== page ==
A different quality: Hypertext, postmodernism, and disequilibrium

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Research and Development in Higher Education: Quality Conversations Vol. 25

July, 2002, 794 pages
Published by
Tony Herrington
ISBN
0 908557 54 X
Abstract 

The World Wide Web is almost a paradigm case of the way postmodern knowledge works. Among the many congruences between hypertext and postmodernity are the idea of text as "nonlinear, or, more properly as multilinear or multisequential", the conception of "textual openness, intertextuality, and the irrelevance of distinctions between inside and outside a particular text", and the cultivation of multivocality, in that "hypertext does not permit a tyrannical, univocal voice" (Landow, 1992, pp.4, 8 & 11). However, many approaches to online learning severely curtail these potentially anarchic elements of hypertext. Drawing on constructivism, which also converges in interesting ways with postmodernism, this paper argues that the capacity of the Web to produce disequilibrium in learners should be exploited rather than curtailed, particularly in the disciplines associated with the humanities. It describes the development of an online learning module that sought to maximise students' confusion as a way of introducing them to the connection between hypertext and postmodernism. The results were rather startling—only by throwing away the rule book in relation to both multimedia design and, to an extent, instructional design could the design objectives of the course be achieved, and the learning objectives of the students be facilitated. The resulting course module could not be evaluated in any traditional way, which suggests that measures of quality for online learning will need to be very flexible in a postmodern environment.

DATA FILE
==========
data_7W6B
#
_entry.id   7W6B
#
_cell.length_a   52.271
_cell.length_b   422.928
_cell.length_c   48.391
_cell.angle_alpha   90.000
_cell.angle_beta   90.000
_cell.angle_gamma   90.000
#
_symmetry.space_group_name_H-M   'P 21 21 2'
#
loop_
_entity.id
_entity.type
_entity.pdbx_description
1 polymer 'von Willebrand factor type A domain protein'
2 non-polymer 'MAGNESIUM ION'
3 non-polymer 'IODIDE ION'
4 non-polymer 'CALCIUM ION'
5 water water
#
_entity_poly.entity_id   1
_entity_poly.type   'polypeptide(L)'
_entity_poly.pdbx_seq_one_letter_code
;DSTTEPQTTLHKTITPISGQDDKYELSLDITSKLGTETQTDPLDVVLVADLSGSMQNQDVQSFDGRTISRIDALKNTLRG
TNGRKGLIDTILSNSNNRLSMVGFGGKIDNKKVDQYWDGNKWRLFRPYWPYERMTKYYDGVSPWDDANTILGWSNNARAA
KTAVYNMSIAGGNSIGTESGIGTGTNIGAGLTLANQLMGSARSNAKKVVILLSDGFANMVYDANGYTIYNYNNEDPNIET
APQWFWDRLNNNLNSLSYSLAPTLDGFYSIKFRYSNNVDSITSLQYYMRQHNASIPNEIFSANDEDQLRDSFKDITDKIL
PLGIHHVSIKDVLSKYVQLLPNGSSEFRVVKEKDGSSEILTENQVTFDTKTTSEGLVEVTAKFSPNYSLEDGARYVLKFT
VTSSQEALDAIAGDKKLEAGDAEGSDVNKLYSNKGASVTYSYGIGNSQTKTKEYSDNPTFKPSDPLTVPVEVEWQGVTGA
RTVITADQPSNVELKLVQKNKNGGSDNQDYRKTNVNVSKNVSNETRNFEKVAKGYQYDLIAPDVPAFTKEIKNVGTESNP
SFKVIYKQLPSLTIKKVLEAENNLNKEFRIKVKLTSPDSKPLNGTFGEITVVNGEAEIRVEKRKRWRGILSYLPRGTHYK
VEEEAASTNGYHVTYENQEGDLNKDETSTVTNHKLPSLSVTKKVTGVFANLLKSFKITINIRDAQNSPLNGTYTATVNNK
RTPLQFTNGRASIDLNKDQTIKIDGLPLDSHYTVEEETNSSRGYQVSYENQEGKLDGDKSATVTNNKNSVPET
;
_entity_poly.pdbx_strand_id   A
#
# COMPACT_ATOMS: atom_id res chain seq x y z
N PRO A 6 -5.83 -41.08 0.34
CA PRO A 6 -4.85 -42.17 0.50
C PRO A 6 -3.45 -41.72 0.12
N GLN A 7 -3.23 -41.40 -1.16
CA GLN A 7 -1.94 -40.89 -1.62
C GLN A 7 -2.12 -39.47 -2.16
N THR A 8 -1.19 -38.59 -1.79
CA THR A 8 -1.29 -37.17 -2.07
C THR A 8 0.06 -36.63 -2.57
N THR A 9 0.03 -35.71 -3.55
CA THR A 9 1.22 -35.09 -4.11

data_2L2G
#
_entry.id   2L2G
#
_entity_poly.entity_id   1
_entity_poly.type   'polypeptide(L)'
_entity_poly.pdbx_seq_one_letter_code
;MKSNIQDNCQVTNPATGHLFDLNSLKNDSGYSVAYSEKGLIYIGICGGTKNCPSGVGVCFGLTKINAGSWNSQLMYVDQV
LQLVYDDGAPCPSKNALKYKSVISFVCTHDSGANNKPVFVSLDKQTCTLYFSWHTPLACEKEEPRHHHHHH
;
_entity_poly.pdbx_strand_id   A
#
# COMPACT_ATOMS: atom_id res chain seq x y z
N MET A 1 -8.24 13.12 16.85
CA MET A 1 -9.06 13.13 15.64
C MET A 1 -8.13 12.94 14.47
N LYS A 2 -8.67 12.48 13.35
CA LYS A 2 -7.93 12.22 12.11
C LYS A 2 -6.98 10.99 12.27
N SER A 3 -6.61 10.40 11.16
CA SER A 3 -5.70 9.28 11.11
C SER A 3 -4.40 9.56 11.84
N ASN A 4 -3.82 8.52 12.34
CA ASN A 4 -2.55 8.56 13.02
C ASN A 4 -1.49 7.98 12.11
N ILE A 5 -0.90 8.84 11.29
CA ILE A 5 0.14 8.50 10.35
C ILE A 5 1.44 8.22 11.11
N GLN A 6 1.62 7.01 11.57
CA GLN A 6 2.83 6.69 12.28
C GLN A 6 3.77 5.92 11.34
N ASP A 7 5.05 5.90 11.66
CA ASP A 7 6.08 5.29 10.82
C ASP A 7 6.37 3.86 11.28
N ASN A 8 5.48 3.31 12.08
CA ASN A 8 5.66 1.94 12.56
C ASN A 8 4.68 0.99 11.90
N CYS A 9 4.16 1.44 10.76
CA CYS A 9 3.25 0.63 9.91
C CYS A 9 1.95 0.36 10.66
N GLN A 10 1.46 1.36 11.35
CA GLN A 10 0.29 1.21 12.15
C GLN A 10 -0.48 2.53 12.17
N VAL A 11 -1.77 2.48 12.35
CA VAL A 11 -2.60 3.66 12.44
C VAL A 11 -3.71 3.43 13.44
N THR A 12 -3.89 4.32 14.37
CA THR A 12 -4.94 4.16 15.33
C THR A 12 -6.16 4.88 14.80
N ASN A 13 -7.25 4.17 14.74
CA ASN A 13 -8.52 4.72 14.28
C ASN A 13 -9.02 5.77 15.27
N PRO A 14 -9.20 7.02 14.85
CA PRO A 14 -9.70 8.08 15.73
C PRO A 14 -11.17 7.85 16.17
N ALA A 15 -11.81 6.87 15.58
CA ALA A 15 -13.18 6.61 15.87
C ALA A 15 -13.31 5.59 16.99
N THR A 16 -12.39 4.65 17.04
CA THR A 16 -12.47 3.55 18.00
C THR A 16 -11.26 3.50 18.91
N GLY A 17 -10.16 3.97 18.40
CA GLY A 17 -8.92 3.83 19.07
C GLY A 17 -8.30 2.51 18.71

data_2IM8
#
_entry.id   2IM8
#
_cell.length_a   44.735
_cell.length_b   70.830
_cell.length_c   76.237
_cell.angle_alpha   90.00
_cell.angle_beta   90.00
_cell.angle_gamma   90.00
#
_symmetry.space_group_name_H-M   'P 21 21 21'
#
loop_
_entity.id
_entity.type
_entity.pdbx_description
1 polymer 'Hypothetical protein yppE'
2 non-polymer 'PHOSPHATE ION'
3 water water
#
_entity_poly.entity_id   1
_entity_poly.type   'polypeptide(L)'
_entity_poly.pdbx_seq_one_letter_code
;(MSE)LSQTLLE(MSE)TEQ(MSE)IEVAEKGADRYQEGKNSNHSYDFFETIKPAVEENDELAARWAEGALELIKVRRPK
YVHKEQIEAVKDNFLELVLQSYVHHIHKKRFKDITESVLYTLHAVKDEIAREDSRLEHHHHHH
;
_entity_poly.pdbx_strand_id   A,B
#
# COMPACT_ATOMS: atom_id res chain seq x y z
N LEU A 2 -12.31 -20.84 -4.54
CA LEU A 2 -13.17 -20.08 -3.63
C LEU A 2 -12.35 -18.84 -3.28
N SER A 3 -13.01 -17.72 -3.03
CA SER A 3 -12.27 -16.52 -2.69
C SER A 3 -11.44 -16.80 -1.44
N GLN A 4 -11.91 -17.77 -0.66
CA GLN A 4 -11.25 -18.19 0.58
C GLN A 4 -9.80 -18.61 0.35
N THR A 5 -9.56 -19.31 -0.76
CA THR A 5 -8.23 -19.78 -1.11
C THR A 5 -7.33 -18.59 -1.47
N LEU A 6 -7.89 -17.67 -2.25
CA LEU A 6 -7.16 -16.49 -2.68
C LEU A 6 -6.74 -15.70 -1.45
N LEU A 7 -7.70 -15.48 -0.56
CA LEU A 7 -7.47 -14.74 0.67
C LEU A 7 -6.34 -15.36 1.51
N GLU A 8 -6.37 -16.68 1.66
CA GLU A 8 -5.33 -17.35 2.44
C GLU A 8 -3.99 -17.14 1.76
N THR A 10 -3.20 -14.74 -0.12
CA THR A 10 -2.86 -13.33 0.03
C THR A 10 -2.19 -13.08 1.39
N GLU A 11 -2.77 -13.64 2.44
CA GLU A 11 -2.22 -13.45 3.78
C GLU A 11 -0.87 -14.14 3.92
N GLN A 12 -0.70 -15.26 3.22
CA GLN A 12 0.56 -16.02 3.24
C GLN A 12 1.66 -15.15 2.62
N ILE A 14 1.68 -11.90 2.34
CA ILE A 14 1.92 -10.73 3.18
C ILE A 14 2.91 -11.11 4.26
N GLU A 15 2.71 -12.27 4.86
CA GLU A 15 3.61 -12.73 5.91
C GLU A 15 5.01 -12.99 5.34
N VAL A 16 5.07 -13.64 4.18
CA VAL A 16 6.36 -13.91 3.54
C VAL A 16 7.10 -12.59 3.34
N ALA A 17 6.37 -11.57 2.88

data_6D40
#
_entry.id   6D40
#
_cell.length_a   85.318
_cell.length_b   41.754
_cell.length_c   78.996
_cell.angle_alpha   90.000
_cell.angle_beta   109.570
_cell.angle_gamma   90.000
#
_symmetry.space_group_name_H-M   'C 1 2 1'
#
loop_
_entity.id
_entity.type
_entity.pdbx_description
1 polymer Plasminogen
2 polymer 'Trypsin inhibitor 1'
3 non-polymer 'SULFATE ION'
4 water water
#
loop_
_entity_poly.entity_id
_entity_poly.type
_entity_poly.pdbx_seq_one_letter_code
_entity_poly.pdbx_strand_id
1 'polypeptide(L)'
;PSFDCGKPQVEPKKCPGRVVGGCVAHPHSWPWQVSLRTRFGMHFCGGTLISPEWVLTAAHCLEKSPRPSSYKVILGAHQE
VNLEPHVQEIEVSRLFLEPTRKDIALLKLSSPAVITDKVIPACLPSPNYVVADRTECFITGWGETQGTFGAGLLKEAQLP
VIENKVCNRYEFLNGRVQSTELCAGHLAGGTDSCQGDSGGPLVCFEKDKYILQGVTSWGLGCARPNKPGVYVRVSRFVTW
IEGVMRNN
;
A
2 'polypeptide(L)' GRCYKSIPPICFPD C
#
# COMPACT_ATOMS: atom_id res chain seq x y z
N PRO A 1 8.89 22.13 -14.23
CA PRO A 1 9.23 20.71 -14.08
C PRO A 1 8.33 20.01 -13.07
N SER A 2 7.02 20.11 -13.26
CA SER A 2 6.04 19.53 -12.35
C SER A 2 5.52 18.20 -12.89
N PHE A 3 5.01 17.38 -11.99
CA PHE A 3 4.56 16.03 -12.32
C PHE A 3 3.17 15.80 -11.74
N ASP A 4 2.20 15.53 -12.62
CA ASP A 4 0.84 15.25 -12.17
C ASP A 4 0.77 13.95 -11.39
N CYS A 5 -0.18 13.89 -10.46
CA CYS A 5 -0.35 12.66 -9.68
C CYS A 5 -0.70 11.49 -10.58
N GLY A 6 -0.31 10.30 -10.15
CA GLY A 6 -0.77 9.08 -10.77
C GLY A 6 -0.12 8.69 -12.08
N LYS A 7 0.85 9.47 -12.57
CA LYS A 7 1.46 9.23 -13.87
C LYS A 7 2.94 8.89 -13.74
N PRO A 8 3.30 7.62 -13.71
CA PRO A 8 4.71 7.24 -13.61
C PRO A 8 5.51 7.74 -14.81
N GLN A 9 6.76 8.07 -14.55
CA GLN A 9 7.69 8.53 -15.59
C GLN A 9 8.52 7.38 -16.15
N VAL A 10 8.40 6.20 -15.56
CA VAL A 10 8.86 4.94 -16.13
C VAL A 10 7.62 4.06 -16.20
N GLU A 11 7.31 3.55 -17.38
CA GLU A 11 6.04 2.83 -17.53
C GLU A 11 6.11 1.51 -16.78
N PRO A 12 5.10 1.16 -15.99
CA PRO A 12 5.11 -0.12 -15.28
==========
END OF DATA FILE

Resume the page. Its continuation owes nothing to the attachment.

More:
Keywords: hypertext, postmodernism, constructivism

A different quality: Hypertext, postmodernism, and disequilibrium

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Priest, A.